What other marketing activities do you use?
We recently started doing two-week marketing sprints. I know our customer acquisition costs and we worked backwards to generate a pipeline of demos and to understand our ROI. We also run SEO, social media, email and many other types of campaigns and programs.
The day-to-day can be really challenging. We are getting ready for a trade show and it can be pretty hectic. We once did two trade shows in one week. I don’t recommend that!! My back was hurting for three weeks after the events. We did a two-day event in New York and then two days in Vegas.
How have you segmented the market?
I have been marketing and selling professional services for a long time and I wanted to have that “Request Demo” button. I wanted to work for a product company. We originally were doing what we do with Wordsmith as a professional service but now we’ve productized that service.
Lots of verticals can use the product. From a marketing standpoint, right now we’re focusing on e-commerce, financial services, media, business intelligence and real estate. Honestly, though, there are dozens of different industries currently using or exploring Wordsmith to automate business writing of all sorts. That’s an interesting mix.
Where is the opportunity with business intelligence?
Businesses are drowning in data. The term “Big Data” in the business world is more common than Starbucks in Seattle. Charts, graphs and dashboards are popular “solutions” for getting a handle on Big Data, but those are often packaged for looks rather than relevance or ability to drive action and understanding. In order to effectively communicate insights, data requires narrative. Natural language explains data with words, making insights easier to understand and act on. While charts and graphs require interpretation, words leave nothing to guesswork.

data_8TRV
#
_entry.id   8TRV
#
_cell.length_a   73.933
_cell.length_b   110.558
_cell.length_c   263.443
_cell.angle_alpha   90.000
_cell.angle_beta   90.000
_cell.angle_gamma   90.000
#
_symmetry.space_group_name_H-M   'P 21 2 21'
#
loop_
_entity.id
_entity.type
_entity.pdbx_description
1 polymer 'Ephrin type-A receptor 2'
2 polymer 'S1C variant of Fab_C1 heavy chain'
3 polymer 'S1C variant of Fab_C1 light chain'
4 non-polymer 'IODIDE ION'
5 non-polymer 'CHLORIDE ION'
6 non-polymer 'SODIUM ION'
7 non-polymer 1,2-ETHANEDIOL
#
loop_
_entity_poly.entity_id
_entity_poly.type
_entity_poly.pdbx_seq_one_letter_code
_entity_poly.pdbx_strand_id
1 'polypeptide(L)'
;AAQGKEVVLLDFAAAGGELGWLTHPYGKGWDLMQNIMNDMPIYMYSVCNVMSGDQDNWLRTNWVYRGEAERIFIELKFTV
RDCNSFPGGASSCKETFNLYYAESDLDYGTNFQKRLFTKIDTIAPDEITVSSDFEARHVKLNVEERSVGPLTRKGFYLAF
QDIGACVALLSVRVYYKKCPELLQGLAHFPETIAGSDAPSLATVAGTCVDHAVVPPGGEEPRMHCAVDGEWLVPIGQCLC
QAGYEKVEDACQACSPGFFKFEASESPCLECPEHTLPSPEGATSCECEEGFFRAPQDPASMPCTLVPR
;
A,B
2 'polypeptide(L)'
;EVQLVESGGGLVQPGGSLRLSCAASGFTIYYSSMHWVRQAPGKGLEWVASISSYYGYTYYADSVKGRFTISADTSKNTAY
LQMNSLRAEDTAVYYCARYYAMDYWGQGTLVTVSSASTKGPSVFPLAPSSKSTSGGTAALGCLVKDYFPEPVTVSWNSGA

How do you position your brand for three defined verticals and one that you are still exploring?
We’re effectively creating a new market for self-service natural language generation because Wordsmith is the first product of its kind. People aren’t searching “how to automate writing” or “automate content creation,” so we’ve been doing a lot of research into who our buyers are.
Our marketing efforts start with personas, and we update them as often as we need to. Many aspects of our marketing and content focus on a specific industry, because Wordsmith may be addressing unique pain points for each industry we work with. Wordsmith is a very flexible product and solves the problem of producing targeted content at scale extremely well.
Any competitors in this space?
We are the first to market with a product like Wordsmith. That comes with its fair share of pros, but also some cons. We know we have to keep innovating and keep delivering more and more value to our growing user base. We have an aggressive product roadmap and release new features weekly.
What are your most effective communication channels?
Email, without a doubt! Social media is something that we use to get awareness, and ads are also effective both through FB and Google.
Could you use Wordsmith to write the PPC ads?
Yes! The ads are short and you would use the ad parameters to establish guidelines for our program. Then use demographic info, combined with keyword data, to make the ads super personalized.
Let’s talk pricing.
Okay, let’s change the subject a little. When you aren’t working what do you like to do?
I like to play softball, dodgeball and kickball. You know, really adult stuff. I also love ultimate Frisbee and anything that gets me outside.
What is your favorite restaurant in the Triangle?
I like Coquette in North Hills.
What is your favorite local beer?
Raleigh Brewing’s Hell Yes Ma’am. I was there when I decided to move to the area. Everyone was there with his or her dogs and it was really cool. I have a 10-year-old border collie, Rocky, and I love to take him outside and enjoy the weather.